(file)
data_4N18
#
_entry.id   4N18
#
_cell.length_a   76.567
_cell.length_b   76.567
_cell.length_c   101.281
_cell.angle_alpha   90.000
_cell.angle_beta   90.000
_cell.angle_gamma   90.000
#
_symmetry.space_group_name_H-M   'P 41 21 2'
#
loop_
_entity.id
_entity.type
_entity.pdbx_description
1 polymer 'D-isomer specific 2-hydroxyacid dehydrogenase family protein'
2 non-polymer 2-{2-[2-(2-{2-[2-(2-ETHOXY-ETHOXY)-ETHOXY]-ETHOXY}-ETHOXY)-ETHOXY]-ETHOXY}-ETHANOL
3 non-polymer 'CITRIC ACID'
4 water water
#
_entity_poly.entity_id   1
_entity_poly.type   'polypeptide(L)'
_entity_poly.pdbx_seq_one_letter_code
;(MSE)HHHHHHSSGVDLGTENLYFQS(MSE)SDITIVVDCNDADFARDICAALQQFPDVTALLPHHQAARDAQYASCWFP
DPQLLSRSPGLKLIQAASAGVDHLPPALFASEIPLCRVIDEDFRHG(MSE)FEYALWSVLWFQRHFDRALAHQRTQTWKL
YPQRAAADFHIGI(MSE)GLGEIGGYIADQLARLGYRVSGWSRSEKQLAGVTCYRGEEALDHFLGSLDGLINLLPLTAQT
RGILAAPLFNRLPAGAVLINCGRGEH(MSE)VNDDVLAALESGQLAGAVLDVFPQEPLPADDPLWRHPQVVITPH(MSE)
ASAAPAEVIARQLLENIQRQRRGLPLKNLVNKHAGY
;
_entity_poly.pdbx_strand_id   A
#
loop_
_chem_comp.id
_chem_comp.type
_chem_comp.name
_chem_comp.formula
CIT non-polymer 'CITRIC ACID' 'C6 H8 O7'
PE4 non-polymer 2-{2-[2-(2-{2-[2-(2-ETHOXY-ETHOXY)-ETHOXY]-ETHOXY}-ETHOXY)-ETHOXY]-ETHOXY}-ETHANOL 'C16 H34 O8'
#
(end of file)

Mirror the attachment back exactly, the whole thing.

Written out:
data_4N18
#
_entry.id   4N18
#
_cell.length_a   76.567
_cell.length_b   76.567
_cell.length_c   101.281
_cell.angle_alpha   90.000
_cell.angle_beta   90.000
_cell.angle_gamma   90.000
#
_symmetry.space_group_name_H-M   'P 41 21 2'
#
loop_
_entity.id
_entity.type
_entity.pdbx_description
1 polymer 'D-isomer specific 2-hydroxyacid dehydrogenase family protein'
2 non-polymer 2-{2-[2-(2-{2-[2-(2-ETHOXY-ETHOXY)-ETHOXY]-ETHOXY}-ETHOXY)-ETHOXY]-ETHOXY}-ETHANOL
3 non-polymer 'CITRIC ACID'
4 water water
#
_entity_poly.entity_id   1
_entity_poly.type   'polypeptide(L)'
_entity_poly.pdbx_seq_one_letter_code
;(MSE)HHHHHHSSGVDLGTENLYFQS(MSE)SDITIVVDCNDADFARDICAALQQFPDVTALLPHHQAARDAQYASCWFP
DPQLLSRSPGLKLIQAASAGVDHLPPALFASEIPLCRVIDEDFRHG(MSE)FEYALWSVLWFQRHFDRALAHQRTQTWKL
YPQRAAADFHIGI(MSE)GLGEIGGYIADQLARLGYRVSGWSRSEKQLAGVTCYRGEEALDHFLGSLDGLINLLPLTAQT
RGILAAPLFNRLPAGAVLINCGRGEH(MSE)VNDDVLAALESGQLAGAVLDVFPQEPLPADDPLWRHPQVVITPH(MSE)
ASAAPAEVIARQLLENIQRQRRGLPLKNLVNKHAGY
;
_entity_poly.pdbx_strand_id   A
#
loop_
_chem_comp.id
_chem_comp.type
_chem_comp.name
_chem_comp.formula
CIT non-polymer 'CITRIC ACID' 'C6 H8 O7'
PE4 non-polymer 2-{2-[2-(2-{2-[2-(2-ETHOXY-ETHOXY)-ETHOXY]-ETHOXY}-ETHOXY)-ETHOXY]-ETHOXY}-ETHANOL 'C16 H34 O8'
#